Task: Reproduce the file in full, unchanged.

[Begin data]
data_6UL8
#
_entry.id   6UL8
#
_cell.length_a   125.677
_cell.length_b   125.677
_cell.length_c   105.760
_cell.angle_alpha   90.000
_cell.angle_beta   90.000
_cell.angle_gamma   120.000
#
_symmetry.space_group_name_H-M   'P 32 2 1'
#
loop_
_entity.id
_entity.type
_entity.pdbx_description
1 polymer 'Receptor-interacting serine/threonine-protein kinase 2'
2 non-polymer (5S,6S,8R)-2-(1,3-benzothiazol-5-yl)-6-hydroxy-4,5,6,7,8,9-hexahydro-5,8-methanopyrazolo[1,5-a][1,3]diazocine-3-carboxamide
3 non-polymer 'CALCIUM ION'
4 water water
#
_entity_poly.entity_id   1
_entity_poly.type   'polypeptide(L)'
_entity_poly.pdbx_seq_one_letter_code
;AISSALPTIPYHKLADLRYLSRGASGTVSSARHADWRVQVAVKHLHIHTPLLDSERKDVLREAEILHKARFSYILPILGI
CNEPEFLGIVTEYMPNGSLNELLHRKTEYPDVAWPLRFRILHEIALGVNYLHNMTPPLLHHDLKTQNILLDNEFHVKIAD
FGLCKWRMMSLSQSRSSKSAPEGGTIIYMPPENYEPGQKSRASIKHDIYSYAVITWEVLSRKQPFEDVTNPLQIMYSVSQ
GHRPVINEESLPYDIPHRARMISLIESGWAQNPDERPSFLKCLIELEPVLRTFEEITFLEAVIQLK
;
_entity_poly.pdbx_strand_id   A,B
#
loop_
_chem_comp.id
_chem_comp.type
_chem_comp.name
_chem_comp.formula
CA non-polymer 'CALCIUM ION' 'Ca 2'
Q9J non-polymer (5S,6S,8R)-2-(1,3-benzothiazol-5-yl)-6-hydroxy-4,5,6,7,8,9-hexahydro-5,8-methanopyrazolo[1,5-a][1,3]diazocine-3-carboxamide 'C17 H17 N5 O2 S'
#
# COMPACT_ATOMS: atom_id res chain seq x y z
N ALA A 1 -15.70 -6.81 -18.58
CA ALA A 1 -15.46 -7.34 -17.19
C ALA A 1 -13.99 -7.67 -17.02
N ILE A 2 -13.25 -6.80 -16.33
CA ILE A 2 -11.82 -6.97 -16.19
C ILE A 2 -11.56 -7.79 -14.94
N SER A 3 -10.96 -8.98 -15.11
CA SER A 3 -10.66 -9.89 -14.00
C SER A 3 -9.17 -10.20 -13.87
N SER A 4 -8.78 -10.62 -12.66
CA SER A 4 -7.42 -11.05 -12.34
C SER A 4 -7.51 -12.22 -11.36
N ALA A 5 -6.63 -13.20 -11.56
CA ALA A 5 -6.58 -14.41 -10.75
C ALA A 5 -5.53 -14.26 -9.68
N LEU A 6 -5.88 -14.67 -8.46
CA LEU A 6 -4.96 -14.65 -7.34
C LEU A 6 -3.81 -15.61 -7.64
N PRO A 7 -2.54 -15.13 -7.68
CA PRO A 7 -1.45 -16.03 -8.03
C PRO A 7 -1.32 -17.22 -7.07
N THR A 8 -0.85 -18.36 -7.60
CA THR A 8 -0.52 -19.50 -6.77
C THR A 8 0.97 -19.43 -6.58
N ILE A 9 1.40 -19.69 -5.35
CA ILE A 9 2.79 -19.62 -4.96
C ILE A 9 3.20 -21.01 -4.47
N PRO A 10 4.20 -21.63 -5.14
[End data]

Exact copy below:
data_6UL8
#
_entry.id   6UL8
#
_cell.length_a   125.677
_cell.length_b   125.677
_cell.length_c   105.760
_cell.angle_alpha   90.000
_cell.angle_beta   90.000
_cell.angle_gamma   120.000
#
_symmetry.space_group_name_H-M   'P 32 2 1'
#
loop_
_entity.id
_entity.type
_entity.pdbx_description
1 polymer 'Receptor-interacting serine/threonine-protein kinase 2'
2 non-polymer (5S,6S,8R)-2-(1,3-benzothiazol-5-yl)-6-hydroxy-4,5,6,7,8,9-hexahydro-5,8-methanopyrazolo[1,5-a][1,3]diazocine-3-carboxamide
3 non-polymer 'CALCIUM ION'
4 water water
#
_entity_poly.entity_id   1
_entity_poly.type   'polypeptide(L)'
_entity_poly.pdbx_seq_one_letter_code
;AISSALPTIPYHKLADLRYLSRGASGTVSSARHADWRVQVAVKHLHIHTPLLDSERKDVLREAEILHKARFSYILPILGI
CNEPEFLGIVTEYMPNGSLNELLHRKTEYPDVAWPLRFRILHEIALGVNYLHNMTPPLLHHDLKTQNILLDNEFHVKIAD
FGLCKWRMMSLSQSRSSKSAPEGGTIIYMPPENYEPGQKSRASIKHDIYSYAVITWEVLSRKQPFEDVTNPLQIMYSVSQ
GHRPVINEESLPYDIPHRARMISLIESGWAQNPDERPSFLKCLIELEPVLRTFEEITFLEAVIQLK
;
_entity_poly.pdbx_strand_id   A,B
#
loop_
_chem_comp.id
_chem_comp.type
_chem_comp.name
_chem_comp.formula
CA non-polymer 'CALCIUM ION' 'Ca 2'
Q9J non-polymer (5S,6S,8R)-2-(1,3-benzothiazol-5-yl)-6-hydroxy-4,5,6,7,8,9-hexahydro-5,8-methanopyrazolo[1,5-a][1,3]diazocine-3-carboxamide 'C17 H17 N5 O2 S'
#
# COMPACT_ATOMS: atom_id res chain seq x y z
N ALA A 1 -15.70 -6.81 -18.58
CA ALA A 1 -15.46 -7.34 -17.19
C ALA A 1 -13.99 -7.67 -17.02
N ILE A 2 -13.25 -6.80 -16.33
CA ILE A 2 -11.82 -6.97 -16.19
C ILE A 2 -11.56 -7.79 -14.94
N SER A 3 -10.96 -8.98 -15.11
CA SER A 3 -10.66 -9.89 -14.00
C SER A 3 -9.17 -10.20 -13.87
N SER A 4 -8.78 -10.62 -12.66
CA SER A 4 -7.42 -11.05 -12.34
C SER A 4 -7.51 -12.22 -11.36
N ALA A 5 -6.63 -13.20 -11.56
CA ALA A 5 -6.58 -14.41 -10.75
C ALA A 5 -5.53 -14.26 -9.68
N LEU A 6 -5.88 -14.67 -8.46
CA LEU A 6 -4.96 -14.65 -7.34
C LEU A 6 -3.81 -15.61 -7.64
N PRO A 7 -2.54 -15.13 -7.68
CA PRO A 7 -1.45 -16.03 -8.03
C PRO A 7 -1.32 -17.22 -7.07
N THR A 8 -0.85 -18.36 -7.60
CA THR A 8 -0.52 -19.50 -6.77
C THR A 8 0.97 -19.43 -6.58
N ILE A 9 1.40 -19.69 -5.35
CA ILE A 9 2.79 -19.62 -4.96
C ILE A 9 3.20 -21.01 -4.47
N PRO A 10 4.20 -21.63 -5.14